Referring now to FIG. 2 there is shown an AND gate 104 coupled to amplifier 105 which in turn is coupled to one terminal of delay line 101. Delay line 101 provides a 100 nanosecond delay for this specific embodiment of the invention; however, a delay line may be chosen which provides any predetermined delay which the designer wishes for the basic time duration of the pulses. Another delay line 102 is coupled to a second terminal of delay line 101. Delay line 102 has several taps for providing various amounts of delay. In this embodiment, the tap at position denoted 3 provides 60 nanosecond delay, and this tape is coupled to one input terminal of NAND gate 103, thus providing a signal CL160+00 to one input terminal of NAND gate 103. A stretch signal CL0+OH is normally low and is applied to another input terminal of NAND gate 103. The output terminal of NAND gate 103 is coupled to one input terminal of AND gate 104 and provides a signal CL0+OG to AND gate 104. On a second input terminal of AND gate 104 a signal MSCL-00 is applied. The MSCL-00 signal is normally high, and is utilized to initialize the computer clock system of FIG. 2. When a user wants to clear the clock of unwanted signals (i.e. initialize the clock system), he manually depresses a switch in the computer console or panel (not shown) which changes the state of the MSCL-00 signal from high to low. Thus, AND gate 104 is disabled which in turn disables the basic computer clock system and "flushes out" any prior signals. Hence, a new cycle can be commenced from this starting point. At a third input terminal of AND gate 104 a signal CLO+OF is applied. As will be more fully described under the heading of Operation of the Invention, input signals CL0+OG and MSCL-00 will normally be high under normal operating conditions of the clock system, and AND gate 104 will be enabled and disabled in accordance with the signal CL0+OF to be described infra. At a point in the circuit between delay line 101 and delay line 102 the output terminal of delay line 101 is coupled to one input terminal of NAND gate 108. A signal CL100+00 delayed by a 100 nanoseconds is applied to this input terminal. A second input terminal of NAND gate 108 is coupled to the output terminal of NAND gate 106; and the third input terminal of NAND gate 108 is coupled to the output terminal of NAND gate 107. The output signal from NAND gates 106 and 107 CL0+OC is applied to these second and third input terminals of NAND gate 108. Of course, the output of NAND gate 108 as previously described provides a signal CL0+OF and is coupled to an input terminal of AND gate 104. NAND gates 106 and 107 perform the same basic function -- that of stalling the clock. The reason more than one NAND gate is used is that the command for a stall may come from a different unit; hence stall signal CLO+OD on NAND gate 106 may come from the main memory, whereas stall signal CL0+OE on NAND gate 107 may come from the tape drive. It should be understood that as additional units are added to the system, additional NAND gates similar to 106 and 107 would be utilized to receive the command for stalling the clock. An input signal CL0+OD which represents the timing command for stalling clock 106 is applied to one terminal of NAND gates 106. On a second input terminal of NAND gate 106, a signal CL0+OF is applied and represents the feedback signal from the output of NAND gate 108. Similarly, a command signal CL0+OE which is normally high is applied to one terminal of NAND gate 107, whereas the feedback signal CL0+OF is applied to a second terminal of NAND gate 107. Referring again to AND gate 104, when it is enabled, the output signal is amplified in amplifier 105 and provides an amplified signal CL0+OB which is then applied to the input of delay line 101.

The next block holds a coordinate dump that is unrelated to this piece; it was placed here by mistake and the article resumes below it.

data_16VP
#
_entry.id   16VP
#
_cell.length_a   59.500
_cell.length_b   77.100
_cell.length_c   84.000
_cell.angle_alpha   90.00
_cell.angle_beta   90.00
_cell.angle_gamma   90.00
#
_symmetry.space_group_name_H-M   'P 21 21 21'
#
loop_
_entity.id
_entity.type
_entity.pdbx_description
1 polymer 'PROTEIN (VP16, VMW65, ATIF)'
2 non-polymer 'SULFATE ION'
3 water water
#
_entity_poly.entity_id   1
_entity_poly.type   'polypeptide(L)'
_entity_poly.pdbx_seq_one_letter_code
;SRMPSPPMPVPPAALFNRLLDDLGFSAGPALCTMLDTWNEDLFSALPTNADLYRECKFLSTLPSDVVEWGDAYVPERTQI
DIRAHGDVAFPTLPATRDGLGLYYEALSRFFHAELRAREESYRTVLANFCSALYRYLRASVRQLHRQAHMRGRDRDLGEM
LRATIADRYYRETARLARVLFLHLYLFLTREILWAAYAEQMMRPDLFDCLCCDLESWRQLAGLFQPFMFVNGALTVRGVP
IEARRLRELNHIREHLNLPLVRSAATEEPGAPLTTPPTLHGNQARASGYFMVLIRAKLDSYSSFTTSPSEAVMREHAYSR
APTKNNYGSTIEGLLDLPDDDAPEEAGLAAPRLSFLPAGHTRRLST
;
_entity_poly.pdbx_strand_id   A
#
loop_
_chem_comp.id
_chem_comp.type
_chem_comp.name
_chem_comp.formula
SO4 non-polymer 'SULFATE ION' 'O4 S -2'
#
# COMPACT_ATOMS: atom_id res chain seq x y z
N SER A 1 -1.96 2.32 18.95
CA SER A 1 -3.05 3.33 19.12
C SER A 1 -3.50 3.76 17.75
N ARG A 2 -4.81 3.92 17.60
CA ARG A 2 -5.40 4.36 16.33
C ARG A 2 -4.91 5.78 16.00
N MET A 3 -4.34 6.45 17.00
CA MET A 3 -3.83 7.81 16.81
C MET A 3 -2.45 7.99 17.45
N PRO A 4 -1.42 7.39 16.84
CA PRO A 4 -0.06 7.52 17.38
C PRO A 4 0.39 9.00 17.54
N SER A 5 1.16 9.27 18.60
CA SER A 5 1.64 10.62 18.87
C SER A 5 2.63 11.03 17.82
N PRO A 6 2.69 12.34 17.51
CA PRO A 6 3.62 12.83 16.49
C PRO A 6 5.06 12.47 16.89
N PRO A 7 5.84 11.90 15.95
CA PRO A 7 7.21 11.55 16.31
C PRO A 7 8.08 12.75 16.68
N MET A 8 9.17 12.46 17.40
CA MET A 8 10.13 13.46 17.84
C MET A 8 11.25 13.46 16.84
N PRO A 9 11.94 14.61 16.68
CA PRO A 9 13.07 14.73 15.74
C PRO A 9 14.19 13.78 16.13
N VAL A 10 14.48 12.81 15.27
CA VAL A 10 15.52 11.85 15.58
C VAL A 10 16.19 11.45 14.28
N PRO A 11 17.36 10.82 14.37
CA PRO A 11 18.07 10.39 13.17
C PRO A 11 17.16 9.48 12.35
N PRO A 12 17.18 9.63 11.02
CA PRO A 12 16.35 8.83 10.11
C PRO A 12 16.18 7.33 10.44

Since AND gates, NAND gates, amplifiers and delay lines are well known to the prior art, the structure of the invention has been adequately disclosed and accordingly the operation of the invention and its various features will now be described.